Hailed as ‘a pioneer of creativity in Hong Kong’ by Lane Crawford, Danielle Huthart is the founder and creative director of Whitespace, a local design-led strategic brand consultancy and co-creator of Creative City, Hong Kong's first design and culture focused map released in 2010.
We spoke to Huthart ahead of the launch of Creative City's second edition about Hong Kong's creative index, the lack of third places and why she can't stand the city's public street furniture.
LifestyleAsia: What exactly does it mean to be a "creative"?
Danielle Huthart: I think it's definitely a luxury to be a creative person. When I say that, creativity is often associated with having the freedom to do artistic pursuits, explore different things, and to create, envision and actualise ideas. My view is very much that we're all creative people, because ultimately in the bigger picture everyone is generally creative and we all have that capacity to actualise ideas, just in different forms.
LSA: Who is the Creative City map tailored for -- just creatives?
DH: The map started out with a specific person in mind because it evolved from a real life situation where I met someone in the creative industry who had come to Hong Kong several times, but didn't have a lot of time or resources to find out what was creatively happening. Today, the map is for more than that particular person, including tourists who want to find out more about Hong Kong in a different way and even residents who want to discover something new about their own city.
The map is divided into two sections -- tangible (stores, things to go and see, heritage sights, architecture, retail stores with interesting interiors, etc.) and the intangible (all the things that have happened throughout time, that Hong Kong has been the backdrop for, including movies, creative people who have lived or worked here, etc.)
LSA: Compared to other cities in the world, how creative is Hong Kong?
DH: Hong Kong is actually very, very creative, and it was actually through the process of doing the first edition of the map that we discovered that there's a lot of content to work with. Let's just say I wouldn't have started this map if I didn't think Hong Kong was a creative city -- otherwise I would have set myself up for a massive fail! (laughing)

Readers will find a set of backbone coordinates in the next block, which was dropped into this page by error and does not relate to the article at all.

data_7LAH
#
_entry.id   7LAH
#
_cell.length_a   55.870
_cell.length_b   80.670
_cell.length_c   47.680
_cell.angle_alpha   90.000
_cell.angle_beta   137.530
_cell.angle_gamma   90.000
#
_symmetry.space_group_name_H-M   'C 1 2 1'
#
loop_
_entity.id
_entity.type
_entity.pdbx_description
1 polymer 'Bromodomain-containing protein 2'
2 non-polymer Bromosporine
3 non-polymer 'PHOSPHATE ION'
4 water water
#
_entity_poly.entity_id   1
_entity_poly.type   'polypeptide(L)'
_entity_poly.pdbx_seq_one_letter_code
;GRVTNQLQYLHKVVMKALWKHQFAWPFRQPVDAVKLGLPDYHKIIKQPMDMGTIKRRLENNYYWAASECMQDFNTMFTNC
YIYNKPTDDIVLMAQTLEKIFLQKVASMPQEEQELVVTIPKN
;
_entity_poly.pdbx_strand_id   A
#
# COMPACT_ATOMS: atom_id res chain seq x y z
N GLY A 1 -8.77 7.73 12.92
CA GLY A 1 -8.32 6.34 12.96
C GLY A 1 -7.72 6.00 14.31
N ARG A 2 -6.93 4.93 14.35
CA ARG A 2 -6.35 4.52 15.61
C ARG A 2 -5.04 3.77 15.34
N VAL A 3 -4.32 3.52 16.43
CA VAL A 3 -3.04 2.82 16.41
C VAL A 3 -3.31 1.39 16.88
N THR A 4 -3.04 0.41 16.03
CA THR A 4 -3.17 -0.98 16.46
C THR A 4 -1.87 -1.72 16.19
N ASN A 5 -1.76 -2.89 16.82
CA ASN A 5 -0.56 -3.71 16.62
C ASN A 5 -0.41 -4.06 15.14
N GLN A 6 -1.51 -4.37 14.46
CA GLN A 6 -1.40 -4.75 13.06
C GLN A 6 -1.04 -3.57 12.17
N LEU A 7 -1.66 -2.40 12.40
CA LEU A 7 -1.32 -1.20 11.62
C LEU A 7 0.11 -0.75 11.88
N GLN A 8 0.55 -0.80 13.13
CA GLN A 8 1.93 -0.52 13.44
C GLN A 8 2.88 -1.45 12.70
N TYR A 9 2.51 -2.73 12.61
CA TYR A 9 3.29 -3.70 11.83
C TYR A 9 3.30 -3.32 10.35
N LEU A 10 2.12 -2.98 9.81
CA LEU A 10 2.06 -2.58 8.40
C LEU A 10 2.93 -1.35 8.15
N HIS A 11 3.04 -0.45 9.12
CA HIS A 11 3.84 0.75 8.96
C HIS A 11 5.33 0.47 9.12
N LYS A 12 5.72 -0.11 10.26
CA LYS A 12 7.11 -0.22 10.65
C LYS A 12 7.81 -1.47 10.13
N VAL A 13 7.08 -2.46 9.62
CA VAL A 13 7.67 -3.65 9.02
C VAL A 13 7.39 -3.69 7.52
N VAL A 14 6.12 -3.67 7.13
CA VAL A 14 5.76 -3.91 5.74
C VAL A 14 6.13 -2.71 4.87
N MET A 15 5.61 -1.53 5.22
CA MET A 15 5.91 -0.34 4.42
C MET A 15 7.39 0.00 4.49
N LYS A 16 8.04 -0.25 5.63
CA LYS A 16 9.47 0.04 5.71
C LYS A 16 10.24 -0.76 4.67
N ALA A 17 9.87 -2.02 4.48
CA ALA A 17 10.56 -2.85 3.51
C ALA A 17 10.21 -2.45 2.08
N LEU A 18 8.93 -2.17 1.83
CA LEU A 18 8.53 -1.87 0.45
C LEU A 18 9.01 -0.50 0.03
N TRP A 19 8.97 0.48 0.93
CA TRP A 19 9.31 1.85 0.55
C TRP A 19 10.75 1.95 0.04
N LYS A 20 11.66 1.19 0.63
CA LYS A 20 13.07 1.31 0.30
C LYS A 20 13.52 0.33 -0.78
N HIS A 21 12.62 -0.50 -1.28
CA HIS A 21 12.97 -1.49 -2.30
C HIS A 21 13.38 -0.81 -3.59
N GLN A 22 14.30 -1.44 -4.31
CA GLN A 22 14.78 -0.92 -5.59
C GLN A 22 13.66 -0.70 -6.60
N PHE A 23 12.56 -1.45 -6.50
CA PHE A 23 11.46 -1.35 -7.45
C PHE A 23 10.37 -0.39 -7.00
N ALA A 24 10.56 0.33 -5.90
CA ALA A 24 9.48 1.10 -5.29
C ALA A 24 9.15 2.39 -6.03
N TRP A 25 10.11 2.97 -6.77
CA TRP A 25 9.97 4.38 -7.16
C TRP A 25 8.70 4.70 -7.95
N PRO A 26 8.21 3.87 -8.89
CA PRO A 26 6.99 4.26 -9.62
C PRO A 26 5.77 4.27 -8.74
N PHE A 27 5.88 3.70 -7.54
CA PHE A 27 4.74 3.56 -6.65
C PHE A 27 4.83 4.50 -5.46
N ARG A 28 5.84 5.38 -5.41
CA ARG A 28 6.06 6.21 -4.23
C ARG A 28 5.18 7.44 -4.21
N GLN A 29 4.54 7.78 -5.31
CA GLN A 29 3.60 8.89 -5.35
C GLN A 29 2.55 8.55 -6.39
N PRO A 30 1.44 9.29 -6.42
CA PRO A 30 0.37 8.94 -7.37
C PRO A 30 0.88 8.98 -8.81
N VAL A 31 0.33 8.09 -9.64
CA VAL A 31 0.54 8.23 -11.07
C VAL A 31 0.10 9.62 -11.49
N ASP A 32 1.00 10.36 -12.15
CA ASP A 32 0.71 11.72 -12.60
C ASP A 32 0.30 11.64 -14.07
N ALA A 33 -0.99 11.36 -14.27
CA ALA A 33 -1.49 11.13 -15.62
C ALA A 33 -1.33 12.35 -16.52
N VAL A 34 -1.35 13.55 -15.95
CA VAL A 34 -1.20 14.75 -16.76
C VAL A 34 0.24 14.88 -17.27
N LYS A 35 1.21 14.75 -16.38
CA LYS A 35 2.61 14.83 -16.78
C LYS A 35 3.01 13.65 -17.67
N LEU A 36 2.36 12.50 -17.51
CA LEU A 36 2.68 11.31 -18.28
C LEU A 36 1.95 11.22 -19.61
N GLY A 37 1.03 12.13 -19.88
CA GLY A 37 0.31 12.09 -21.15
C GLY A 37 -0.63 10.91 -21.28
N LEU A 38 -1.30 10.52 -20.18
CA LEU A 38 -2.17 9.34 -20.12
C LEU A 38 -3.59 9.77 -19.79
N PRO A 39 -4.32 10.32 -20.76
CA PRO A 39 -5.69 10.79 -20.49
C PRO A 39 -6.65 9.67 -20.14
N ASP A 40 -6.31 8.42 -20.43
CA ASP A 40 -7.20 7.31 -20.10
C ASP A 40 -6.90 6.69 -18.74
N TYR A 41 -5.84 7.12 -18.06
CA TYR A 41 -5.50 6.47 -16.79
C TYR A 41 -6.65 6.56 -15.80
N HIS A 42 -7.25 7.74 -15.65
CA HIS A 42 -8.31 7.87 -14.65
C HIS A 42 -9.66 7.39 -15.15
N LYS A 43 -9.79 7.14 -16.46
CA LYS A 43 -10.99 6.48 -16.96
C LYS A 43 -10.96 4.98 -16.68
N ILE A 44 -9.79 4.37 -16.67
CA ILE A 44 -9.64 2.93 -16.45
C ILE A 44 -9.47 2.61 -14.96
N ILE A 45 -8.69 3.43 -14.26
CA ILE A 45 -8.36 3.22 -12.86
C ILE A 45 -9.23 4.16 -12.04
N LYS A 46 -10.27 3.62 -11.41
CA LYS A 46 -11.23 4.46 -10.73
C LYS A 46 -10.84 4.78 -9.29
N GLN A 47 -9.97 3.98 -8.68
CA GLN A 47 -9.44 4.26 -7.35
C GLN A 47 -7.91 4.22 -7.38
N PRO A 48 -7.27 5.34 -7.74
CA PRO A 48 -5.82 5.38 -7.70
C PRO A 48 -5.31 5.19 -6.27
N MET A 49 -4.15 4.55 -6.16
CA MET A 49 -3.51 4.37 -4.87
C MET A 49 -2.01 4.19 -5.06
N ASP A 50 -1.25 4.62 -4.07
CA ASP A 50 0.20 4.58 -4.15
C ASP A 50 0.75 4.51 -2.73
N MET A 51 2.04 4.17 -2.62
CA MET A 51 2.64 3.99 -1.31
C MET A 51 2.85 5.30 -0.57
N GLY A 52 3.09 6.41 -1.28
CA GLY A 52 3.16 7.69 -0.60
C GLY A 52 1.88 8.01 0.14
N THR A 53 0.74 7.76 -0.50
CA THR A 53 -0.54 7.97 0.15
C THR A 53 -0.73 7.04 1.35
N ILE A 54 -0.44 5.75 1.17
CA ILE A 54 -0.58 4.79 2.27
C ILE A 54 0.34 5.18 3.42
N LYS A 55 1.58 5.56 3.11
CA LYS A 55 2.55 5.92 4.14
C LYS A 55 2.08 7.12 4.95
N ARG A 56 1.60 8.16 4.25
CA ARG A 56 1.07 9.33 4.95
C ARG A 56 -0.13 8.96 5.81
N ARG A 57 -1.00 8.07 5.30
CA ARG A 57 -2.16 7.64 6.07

We really wanted to challenge the notion that Hong Kong isn't creative. People have the impression that it's all about business, finance, manufacturing, etc. and it's hard for people to make that shift unless they actually experience it.
LSA: Can you tell us a little about the new Creative City map for 2012?
DH: The first year, we surveyed about 100 people in the creative industry to answer about 10 questions, and we got the six districts based on their feedback. This year, we've found district curators, who are people with a very strong sense of community and connection to their own neighbourhood. For example, we've got Jing Wong from Daydream Nation as the district curator for Wanchai, as well as Michael and Martin from Shanghai Street Studios to do Yau Ma Tei and Sham Shui Po.
The concept is the same, but the format is evolving. And the cool thing is I'm still discovering things from the neighbourhoods that they're in as well. Coffee also has a special part in the new Creative City map but I don't want to reveal too much.
LSA: What are the top three creative events in Hong Kong that a creative can't miss?
DH: DETOUR is definitely one of them, which is getting better and better each year. We first got involved in 2008 and it's really grown and started to pick up momentum. Clockenflap is also really important on a musical level, especially because Hong Kong has had so many issues with noise restrictions. Every single city in the world has a really good outdoor music festival, so Hong Kong has tried to fill that gap with this. The Hong Kong International Film Festival is also really worth checking out, but it's impossible to get tickets!
Find out what Huthart's biggest gripe about Hong Kong is on the next page.